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Chicago Poverty Report 2009 FINAL

Chicago Poverty Report 2009 FINAL

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Published by Terrance Harrington

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Published by: Terrance Harrington on Oct 26, 2010
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2009 Report on Chicago Region Poverty
Heartland Alliance Mid-America Institute on Poverty4411 N. RavenswoodChicago, IL 60640research@heartlandalliance.orgwww.heartlandalliance.org/research/
oday, in the midst o a recession, our apprehension and insecurity grow as we watch people close to uslose jobs, health insurance, homes, and with it pieces o dignity and sel-respect. We begin to understandhow orces, including those beyond our control, can negatively impact our well-being despite our best eortsto make things turn out otherwise. And concepts like “poverty” and “hardship” are no longer abstract—theyare tangible realities.In a 1964 speech, Martin Luther King, Jr. said, “There is nothing new about poverty.”
It has been truethat poverty and hardship are not just concepts or millions o our neighbors in Illinois.
Even beorethis recession, 2.2 million Chicago area residents were struggling in or near poverty, havingdiculty nding jobs ater getting laid o, experiencing homelessness ater losing their house,being held back by low education levels, and nding it next to impossible to save or a brighteruture.
The traditional stepping stones to a better lie—gainul employment, quality education, stable anddecent housing, access to health care and proper nutrition, and opportunities to build assets—have
been out o reach or some, not just in these difcult economic times.As President Obama stated in his inaugural speech, “The nation cannot prosper long when it avors onlythe prosperous. The success o our economy has always depended not just on the size o our gross domesticproduct, but on the reach o our prosperity, on the ability to extend opportunity to every willing heart—not outo charity, but because it is the surest route to our common good.”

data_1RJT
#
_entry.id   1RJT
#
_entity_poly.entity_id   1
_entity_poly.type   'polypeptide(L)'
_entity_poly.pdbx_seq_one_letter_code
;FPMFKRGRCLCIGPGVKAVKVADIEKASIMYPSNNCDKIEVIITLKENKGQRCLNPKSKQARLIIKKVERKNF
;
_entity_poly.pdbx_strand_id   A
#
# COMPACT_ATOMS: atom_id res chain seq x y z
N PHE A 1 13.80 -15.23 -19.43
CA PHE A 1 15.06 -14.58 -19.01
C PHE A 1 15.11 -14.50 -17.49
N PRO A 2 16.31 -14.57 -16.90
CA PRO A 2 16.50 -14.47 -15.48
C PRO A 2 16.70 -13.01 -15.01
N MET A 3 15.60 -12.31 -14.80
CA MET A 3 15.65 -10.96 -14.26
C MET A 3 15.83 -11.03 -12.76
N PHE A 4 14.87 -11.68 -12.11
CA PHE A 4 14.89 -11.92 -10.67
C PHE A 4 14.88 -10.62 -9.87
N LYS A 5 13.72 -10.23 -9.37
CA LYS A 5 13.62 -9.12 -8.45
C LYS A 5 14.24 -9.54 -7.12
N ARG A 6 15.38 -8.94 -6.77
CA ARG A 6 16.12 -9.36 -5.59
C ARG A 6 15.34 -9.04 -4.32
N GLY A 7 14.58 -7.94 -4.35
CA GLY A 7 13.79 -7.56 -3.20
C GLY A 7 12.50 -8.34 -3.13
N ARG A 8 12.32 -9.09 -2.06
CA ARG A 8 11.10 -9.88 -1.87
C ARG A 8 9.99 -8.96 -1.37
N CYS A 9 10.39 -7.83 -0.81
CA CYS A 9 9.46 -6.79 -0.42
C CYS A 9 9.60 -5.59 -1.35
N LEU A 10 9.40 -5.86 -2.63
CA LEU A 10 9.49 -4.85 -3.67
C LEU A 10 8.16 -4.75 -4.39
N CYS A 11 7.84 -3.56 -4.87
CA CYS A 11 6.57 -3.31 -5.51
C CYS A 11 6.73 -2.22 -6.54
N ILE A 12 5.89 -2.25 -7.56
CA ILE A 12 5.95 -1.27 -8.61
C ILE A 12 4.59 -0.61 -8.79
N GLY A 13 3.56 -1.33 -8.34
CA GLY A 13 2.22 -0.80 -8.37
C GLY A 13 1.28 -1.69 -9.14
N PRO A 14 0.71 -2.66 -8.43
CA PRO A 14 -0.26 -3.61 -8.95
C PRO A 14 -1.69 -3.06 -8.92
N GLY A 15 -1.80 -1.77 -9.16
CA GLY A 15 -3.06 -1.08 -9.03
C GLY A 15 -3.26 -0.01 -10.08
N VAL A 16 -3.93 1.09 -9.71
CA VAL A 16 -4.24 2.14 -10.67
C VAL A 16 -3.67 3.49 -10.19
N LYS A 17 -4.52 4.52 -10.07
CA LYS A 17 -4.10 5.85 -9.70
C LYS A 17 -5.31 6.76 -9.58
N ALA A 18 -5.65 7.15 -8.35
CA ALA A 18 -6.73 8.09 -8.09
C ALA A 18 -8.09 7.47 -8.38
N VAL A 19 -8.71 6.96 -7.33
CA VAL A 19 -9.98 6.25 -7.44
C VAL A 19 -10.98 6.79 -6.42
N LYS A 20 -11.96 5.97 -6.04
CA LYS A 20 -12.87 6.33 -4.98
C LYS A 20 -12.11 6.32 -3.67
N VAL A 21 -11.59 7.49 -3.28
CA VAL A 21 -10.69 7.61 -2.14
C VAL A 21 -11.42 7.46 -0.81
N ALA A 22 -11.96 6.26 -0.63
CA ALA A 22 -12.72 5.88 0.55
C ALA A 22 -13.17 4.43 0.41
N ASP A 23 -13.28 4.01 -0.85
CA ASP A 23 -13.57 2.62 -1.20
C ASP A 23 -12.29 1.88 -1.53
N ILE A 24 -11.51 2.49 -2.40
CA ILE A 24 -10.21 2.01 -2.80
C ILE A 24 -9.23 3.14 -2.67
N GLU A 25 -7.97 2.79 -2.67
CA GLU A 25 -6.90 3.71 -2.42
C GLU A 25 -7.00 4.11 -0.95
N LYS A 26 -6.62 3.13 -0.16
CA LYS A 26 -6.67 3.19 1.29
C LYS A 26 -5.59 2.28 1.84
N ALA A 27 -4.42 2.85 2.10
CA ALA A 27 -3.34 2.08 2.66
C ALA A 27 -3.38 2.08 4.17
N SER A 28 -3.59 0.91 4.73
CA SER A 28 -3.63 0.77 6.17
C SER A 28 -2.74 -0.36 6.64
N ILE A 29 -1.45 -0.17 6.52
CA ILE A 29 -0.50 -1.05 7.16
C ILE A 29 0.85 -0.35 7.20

As discussions continue on the best wayto help the nation weather and emerge rom the recession, the ocus must be on meaningul policy changesthat truly lit all boats and make us collectively a much stronger nation.
I solutions do not specicallyaddress the needs o those whose lives and hardships are refected in this report, millions will be let behind, and we will
be let weaker and more vulnerable.
The quest or peace and justice 
, Nobel Lecture delivered on December 11, 1964. Retrieved January 28, 2009, rom http://nobelprize.org/nobel_prizes/peace/laureates/1964/king-lecture.html
Inaugural address 
, delivered on January 20, 2009. Retrieved January 29, 2009, rom http://www.whitehouse.gov/blog/inaugural-address/ 
In 2009, a amily o our that is poor by theederal government’s denition has an annualincome below $22,050. A amily that isextremely poor has an income less than halthe poverty line or their amily size—under$11,025 or a amily o our. A downloadable Data and DenitionsSupplement is available atwww.heartlandalliance.org/research/,containing: the County Well-Being Index; localdata related to income, poverty, employment,housing, health, and education; and moredetailed explanations o poverty denitions, datasources, and terms used throughout the report.
Chicago Region Poverty Profle & Projections
2009 Report on Chicago Region Poverty2
Chicago Region Poverty by County, 2007
Recessions have a disproportionate impact on lower-income amilies because they cause rising unemployment,a reduction in work hours, and the stagnation o amilyincomes—all o which have the greatest impact orthose with the least income.
Year-to-year changes inthe poverty rate are correlated (rise and all) with theunemployment rate.
In short,
a bad economymeans more people fall into poverty.
Unless otherwise noted, data on the Chicago region/area include Cook, DuPage,Kane, Lake, McHenry, and Will Counties. When data are presented or all counties,Cook County data are broken out into Chicago and Suburban Cook, i possible.
The most current poverty data refect the year 2007 andthereore do not capture current economic realities. Estimatessuggest that i the national unemployment rate reaches itsexpected level o 9.0% by the end o 2009, the ranks o the poorwill swell. Already in early 2009, local unemployment topped9.0%, meaning that since 2007 as many as: